We Should Cocoa: The Fame Challenge

This month I have the honour of hosting We Should Cocoa, a blogging challenge created by Chele at Chocolate Teapot and Choclette of Chocolate Log Blog. We Should Cocoa usually asks participants to pair chocolate with another ingredient (you may remember the chocolate and coffee edition last June) but this time I want you to share a famous chocolate recipe. It could be Jennifer Lawrence’s chocolate cake, or the chocolate ice cream most favoured by Brad Pitt. You might be famed for your never-fail chocolate mousse, or your neighbour might be renowned for her chocolate muffins. Either way, I want you to share the recipe.

Taking part is easy. The full rules of engagement are here – but essentially all you need to do is make something involving fame and chocolate, write about it on your blog (including a link to this post, and to Choclette and Chele). Then, come back and add your post to the linky thing below. Tweet me when you’re done (using the hashtag #weshouldcocoa) and I’ll spread the word. In the meantime, let me introduce you to a recipe that deserves wider fame and fortune.

Martin Clunes’ Cold Dog Biscuits
When I was about seven, one of my brothers dared me to eat a dog biscuit. I still recall how it tasted – like a dry, wholemeal slab with a hint of beef stock – but what I remember more was the absolute fear of opening the massive drum the biscuits were stored in in the garage. Seven-year-old girls don’t much like the taste of Tux dog biscuits, but rats love them. I was petrified of opening the drum and a rat jumping out (or worse, wriggling down to the bottom, waiting to jump out or nibble my fingers).

I hadn’t thought about that experience until recently, when a pencil-scrawled recipe fluttered out of an old notebook. It was for Martin Clunes’ Cold Dog Biscuits – a recipe I’d copied out of The Independent in 2005. Then, Martin Clunes was omnipresent on English TV and at work our TV writers were forever going on set visits to Cornwall to watch him make Doc Martin. I couldn’t stand the show and detested that we devoted so much time and energy to the cult of Martin Clunes on behalf of Britain’s newspaper readers. This recipe though, was enough to make me hate him a little bit less. I just wish he’d explained why they were called Cold Dog Biscuits, because they are absolutely delicious. The chocolate is soft and velvety, punctuated by nuggests of cherries, walnuts and smashed up biscuits and pretzels. Just one and you’ll be like one of Pavlov’s dogs as soon as you see fridge door opening.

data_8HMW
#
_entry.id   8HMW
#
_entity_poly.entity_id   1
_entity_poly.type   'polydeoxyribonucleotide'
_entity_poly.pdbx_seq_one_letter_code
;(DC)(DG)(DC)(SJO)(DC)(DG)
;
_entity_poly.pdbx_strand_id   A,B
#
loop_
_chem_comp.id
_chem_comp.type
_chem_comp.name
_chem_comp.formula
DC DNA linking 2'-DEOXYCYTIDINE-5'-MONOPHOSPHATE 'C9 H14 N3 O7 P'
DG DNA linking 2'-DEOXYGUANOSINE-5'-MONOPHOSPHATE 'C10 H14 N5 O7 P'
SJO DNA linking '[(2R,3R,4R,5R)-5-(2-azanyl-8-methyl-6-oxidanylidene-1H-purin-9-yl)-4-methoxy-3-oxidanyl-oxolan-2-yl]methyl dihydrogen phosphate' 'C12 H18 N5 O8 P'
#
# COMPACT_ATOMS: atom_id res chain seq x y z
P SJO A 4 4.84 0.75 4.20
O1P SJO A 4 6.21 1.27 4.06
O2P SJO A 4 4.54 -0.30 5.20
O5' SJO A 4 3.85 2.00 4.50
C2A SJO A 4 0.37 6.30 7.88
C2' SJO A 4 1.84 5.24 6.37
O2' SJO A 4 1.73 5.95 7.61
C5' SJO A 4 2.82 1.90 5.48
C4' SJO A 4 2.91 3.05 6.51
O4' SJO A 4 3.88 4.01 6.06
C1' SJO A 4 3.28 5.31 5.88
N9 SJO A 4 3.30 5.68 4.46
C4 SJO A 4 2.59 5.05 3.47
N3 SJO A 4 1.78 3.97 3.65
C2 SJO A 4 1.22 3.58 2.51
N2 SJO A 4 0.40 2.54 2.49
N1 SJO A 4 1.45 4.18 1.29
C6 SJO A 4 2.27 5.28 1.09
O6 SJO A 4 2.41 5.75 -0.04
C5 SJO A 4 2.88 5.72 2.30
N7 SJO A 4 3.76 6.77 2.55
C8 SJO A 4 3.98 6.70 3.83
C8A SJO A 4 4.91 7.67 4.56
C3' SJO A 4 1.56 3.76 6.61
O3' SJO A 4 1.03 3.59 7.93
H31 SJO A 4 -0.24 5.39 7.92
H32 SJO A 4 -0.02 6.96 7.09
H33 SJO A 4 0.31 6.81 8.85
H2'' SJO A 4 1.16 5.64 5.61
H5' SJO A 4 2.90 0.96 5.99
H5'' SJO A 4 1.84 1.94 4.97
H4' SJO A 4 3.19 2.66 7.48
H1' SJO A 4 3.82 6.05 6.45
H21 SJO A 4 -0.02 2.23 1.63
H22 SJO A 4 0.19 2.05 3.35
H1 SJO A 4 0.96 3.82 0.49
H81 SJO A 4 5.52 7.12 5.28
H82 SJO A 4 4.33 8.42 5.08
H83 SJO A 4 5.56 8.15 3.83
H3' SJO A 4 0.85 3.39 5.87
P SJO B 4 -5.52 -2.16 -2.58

175g plain sweet biscuits (Rich Tea, Superwine, Digestive – that sort of thing)
50g pretzels (or use more biscuits)
100g glace cherries, halved
100g walnuts, roughly chopped
225g good quality chocolate
225g butter
2 eggs
2 Tbsp caster sugar
1 Tbsp rum or brandy

Line a brownie pan – about 20cm x 30cm with baking paper and set aside.
Put the biscuits and pretzels in a thick plastic bag and seal tightly. Bash the bag with a rolling pin until the biscuits are broken, but not pulverised into dust. Set aside.
Melt the butter and chocolate together over very low heat. Set aside.
Whisk the eggs and sugar together, then add the rum. Stir this mixture into the chocolate, then add the smashed biscuits, along with the cherries and walnuts. Mix until well combined, then scrape into the prepared tin. Smooth the top, then put in the fridge for at least two hours to set.
Slice into small pieces – a little goes a long way – and store in a covered container in the fridge.

Have a great weekend, everyone. If you’re in Wellington, come and buy some baking from me at the Newtown Street Fair on Sunday. If you’re somewhere else, get your We Should Cocoa thinking cap on…

Treat me: Chocolate ginger lychees

When I was about 11 or 12 one of my favourite cookbooks was The Australian Women’s Weekly Chinese Cooking Cookbook. I don’t ever remember my mother cooking anything out of it, but we did eat out at Chinese restaurants and I based my whole understanding of the menu at Chopsticks and Hoo Wah on what was on offer in that book.
It was probably quite sophisticated for the time and it had all the information I craved on how to make curly spring onions and deep-fried ice-cream balls. None of which I can remember now, of course, but one image from the book has stayed with me. The star of the dessert section, apart from the aforementioned deep-fried ice-cream, was the chocolate-dipped lychees. Some 25 years later, I have finally made them. And boy, were they worth the wait.

Chocolate ginger lychees